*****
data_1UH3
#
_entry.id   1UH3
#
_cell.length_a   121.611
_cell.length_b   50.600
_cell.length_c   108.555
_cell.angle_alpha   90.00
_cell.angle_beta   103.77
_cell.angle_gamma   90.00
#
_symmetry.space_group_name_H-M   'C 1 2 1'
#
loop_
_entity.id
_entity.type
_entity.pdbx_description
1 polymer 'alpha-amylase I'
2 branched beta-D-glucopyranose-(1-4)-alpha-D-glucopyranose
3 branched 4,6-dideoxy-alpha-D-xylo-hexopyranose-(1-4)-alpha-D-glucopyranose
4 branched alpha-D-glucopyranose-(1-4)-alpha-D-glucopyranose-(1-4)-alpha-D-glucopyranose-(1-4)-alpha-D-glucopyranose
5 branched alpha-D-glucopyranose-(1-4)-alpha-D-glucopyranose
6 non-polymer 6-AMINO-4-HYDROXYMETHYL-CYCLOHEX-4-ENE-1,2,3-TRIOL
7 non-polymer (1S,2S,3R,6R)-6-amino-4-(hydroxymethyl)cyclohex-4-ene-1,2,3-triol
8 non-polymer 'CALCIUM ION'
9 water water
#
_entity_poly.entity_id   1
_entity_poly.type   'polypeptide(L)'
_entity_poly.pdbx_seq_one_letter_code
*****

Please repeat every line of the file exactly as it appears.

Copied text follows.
data_1UH3
#
_entry.id   1UH3
#
_cell.length_a   121.611
_cell.length_b   50.600
_cell.length_c   108.555
_cell.angle_alpha   90.00
_cell.angle_beta   103.77
_cell.angle_gamma   90.00
#
_symmetry.space_group_name_H-M   'C 1 2 1'
#
loop_
_entity.id
_entity.type
_entity.pdbx_description
1 polymer 'alpha-amylase I'
2 branched beta-D-glucopyranose-(1-4)-alpha-D-glucopyranose
3 branched 4,6-dideoxy-alpha-D-xylo-hexopyranose-(1-4)-alpha-D-glucopyranose
4 branched alpha-D-glucopyranose-(1-4)-alpha-D-glucopyranose-(1-4)-alpha-D-glucopyranose-(1-4)-alpha-D-glucopyranose
5 branched alpha-D-glucopyranose-(1-4)-alpha-D-glucopyranose
6 non-polymer 6-AMINO-4-HYDROXYMETHYL-CYCLOHEX-4-ENE-1,2,3-TRIOL
7 non-polymer (1S,2S,3R,6R)-6-amino-4-(hydroxymethyl)cyclohex-4-ene-1,2,3-triol
8 non-polymer 'CALCIUM ION'
9 water water
#
_entity_poly.entity_id   1
_entity_poly.type   'polypeptide(L)'
_entity_poly.pdbx_seq_one_letter_code